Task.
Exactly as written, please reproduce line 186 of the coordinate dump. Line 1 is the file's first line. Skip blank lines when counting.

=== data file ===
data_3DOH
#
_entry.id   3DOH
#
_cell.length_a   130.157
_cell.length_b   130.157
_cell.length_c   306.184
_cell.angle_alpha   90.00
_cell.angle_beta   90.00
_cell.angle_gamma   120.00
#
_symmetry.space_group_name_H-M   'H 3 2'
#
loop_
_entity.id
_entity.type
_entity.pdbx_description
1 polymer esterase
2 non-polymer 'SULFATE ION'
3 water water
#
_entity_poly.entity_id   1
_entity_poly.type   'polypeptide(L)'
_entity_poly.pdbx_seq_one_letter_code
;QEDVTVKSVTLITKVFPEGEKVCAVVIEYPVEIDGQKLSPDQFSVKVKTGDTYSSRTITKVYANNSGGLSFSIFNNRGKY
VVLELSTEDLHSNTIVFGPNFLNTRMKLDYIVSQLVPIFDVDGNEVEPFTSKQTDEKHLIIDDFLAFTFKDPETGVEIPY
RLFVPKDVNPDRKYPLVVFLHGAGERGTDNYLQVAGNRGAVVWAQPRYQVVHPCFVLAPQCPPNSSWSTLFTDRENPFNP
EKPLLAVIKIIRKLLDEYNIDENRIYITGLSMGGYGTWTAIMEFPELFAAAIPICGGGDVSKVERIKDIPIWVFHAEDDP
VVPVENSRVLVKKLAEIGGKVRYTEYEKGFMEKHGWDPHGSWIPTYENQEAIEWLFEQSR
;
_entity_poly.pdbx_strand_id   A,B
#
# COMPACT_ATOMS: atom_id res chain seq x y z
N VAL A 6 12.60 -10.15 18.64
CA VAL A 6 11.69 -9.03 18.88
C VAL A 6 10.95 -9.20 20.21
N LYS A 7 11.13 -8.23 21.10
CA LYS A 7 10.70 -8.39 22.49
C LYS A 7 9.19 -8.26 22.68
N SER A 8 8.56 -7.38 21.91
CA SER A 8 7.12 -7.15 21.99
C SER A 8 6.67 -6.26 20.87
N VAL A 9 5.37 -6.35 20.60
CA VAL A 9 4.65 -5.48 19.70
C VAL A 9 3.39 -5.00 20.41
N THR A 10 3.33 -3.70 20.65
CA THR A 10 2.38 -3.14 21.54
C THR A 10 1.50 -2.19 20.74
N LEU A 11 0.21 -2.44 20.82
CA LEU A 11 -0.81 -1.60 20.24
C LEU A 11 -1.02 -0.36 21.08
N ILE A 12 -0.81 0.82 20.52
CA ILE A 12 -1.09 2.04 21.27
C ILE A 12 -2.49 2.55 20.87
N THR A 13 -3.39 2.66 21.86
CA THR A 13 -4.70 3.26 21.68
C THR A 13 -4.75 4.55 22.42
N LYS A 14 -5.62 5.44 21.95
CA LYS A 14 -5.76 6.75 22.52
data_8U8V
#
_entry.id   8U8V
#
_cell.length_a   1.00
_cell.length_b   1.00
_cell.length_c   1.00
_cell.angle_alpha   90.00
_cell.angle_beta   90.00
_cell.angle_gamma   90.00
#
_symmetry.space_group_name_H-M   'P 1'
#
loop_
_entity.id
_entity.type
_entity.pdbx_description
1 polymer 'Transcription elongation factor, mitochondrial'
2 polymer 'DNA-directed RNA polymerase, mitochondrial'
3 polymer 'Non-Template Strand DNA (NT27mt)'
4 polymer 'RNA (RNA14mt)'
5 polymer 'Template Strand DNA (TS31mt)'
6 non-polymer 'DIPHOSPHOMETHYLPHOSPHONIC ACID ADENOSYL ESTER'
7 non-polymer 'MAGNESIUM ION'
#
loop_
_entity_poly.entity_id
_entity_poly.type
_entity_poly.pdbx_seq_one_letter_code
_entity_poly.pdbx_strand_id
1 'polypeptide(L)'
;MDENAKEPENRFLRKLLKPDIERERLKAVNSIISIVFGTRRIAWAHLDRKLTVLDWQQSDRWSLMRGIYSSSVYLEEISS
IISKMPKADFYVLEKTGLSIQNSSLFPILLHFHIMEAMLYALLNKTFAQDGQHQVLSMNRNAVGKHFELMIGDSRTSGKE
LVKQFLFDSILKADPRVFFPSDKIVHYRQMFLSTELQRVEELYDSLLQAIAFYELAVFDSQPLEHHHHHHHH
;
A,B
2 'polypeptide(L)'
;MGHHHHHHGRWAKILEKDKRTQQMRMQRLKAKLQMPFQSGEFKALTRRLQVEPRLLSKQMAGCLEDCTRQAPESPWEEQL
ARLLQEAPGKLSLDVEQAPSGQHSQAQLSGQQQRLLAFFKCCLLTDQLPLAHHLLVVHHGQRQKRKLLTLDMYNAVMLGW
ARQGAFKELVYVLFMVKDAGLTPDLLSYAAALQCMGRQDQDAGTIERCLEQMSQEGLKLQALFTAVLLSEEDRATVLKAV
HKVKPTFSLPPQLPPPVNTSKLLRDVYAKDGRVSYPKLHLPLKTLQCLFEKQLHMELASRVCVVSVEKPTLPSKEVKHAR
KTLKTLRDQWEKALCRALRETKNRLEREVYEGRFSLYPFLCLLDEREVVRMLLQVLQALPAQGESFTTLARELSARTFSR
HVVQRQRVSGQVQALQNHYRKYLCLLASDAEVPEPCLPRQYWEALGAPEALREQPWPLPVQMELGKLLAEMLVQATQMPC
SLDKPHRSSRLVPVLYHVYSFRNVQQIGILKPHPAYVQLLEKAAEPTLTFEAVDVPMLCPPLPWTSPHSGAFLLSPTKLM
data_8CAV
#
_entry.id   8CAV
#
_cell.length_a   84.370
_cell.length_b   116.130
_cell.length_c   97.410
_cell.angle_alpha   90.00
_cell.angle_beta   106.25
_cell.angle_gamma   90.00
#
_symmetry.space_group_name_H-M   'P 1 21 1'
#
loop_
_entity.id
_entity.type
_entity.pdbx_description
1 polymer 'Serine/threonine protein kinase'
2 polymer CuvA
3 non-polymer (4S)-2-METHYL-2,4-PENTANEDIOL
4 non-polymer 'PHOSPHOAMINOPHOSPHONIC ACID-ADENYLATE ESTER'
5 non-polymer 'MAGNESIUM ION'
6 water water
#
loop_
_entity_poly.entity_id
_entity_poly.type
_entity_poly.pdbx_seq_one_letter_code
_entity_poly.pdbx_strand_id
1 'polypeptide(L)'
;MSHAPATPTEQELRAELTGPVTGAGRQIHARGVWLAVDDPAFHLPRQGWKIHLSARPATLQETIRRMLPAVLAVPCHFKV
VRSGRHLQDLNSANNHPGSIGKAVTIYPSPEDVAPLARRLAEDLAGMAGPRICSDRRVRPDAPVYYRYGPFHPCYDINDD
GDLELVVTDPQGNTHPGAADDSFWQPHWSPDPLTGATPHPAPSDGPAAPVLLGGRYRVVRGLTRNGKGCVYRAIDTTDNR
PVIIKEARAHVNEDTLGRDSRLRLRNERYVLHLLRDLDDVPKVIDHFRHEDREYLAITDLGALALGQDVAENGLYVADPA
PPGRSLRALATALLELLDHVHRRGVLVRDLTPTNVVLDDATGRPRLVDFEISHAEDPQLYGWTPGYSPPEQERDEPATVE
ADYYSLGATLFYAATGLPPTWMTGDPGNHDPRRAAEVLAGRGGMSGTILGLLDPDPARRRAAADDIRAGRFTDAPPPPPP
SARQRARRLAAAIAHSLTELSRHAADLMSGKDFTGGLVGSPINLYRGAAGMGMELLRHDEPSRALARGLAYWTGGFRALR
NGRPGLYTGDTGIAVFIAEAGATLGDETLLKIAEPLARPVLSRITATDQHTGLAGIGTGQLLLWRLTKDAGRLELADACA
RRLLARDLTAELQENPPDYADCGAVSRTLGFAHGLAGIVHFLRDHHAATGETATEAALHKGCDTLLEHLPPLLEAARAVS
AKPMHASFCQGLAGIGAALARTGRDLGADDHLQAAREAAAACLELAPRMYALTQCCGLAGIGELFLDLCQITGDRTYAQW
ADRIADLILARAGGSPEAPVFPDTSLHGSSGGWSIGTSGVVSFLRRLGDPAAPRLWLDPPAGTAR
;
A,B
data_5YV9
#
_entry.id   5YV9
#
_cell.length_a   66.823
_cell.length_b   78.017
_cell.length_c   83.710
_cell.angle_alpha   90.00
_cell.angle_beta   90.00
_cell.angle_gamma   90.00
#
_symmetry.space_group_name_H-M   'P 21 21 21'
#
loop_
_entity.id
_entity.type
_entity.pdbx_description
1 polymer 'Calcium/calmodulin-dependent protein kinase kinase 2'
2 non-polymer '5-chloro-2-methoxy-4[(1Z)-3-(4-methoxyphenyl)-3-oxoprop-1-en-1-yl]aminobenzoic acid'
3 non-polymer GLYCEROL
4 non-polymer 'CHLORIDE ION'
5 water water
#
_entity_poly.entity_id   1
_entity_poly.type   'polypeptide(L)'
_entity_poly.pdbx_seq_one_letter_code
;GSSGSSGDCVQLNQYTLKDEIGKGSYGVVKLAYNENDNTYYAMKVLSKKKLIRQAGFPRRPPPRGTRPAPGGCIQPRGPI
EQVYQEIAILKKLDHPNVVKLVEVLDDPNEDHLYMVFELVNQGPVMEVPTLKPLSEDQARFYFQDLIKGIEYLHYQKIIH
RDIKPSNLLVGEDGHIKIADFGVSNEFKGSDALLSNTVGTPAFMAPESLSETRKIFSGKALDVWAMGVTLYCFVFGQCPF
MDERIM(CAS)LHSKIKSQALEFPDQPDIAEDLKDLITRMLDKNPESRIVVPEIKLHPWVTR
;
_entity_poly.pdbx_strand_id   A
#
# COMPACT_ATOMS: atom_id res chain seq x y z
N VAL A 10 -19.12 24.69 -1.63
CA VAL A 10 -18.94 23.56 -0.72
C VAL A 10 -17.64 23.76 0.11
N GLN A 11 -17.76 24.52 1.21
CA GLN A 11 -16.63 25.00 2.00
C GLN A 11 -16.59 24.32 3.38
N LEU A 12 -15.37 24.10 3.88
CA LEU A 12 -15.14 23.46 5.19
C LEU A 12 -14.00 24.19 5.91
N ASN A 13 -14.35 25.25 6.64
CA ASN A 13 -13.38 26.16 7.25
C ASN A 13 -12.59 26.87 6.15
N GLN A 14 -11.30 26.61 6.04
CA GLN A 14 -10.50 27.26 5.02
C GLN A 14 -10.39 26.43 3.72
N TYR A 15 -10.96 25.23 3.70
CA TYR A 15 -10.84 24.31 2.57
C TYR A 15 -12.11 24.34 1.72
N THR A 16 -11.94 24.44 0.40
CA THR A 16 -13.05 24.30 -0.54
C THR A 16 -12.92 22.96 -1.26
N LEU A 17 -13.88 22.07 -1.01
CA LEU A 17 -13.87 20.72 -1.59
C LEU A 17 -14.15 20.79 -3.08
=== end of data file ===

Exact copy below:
C GLN A 11 -16.59 24.32 3.38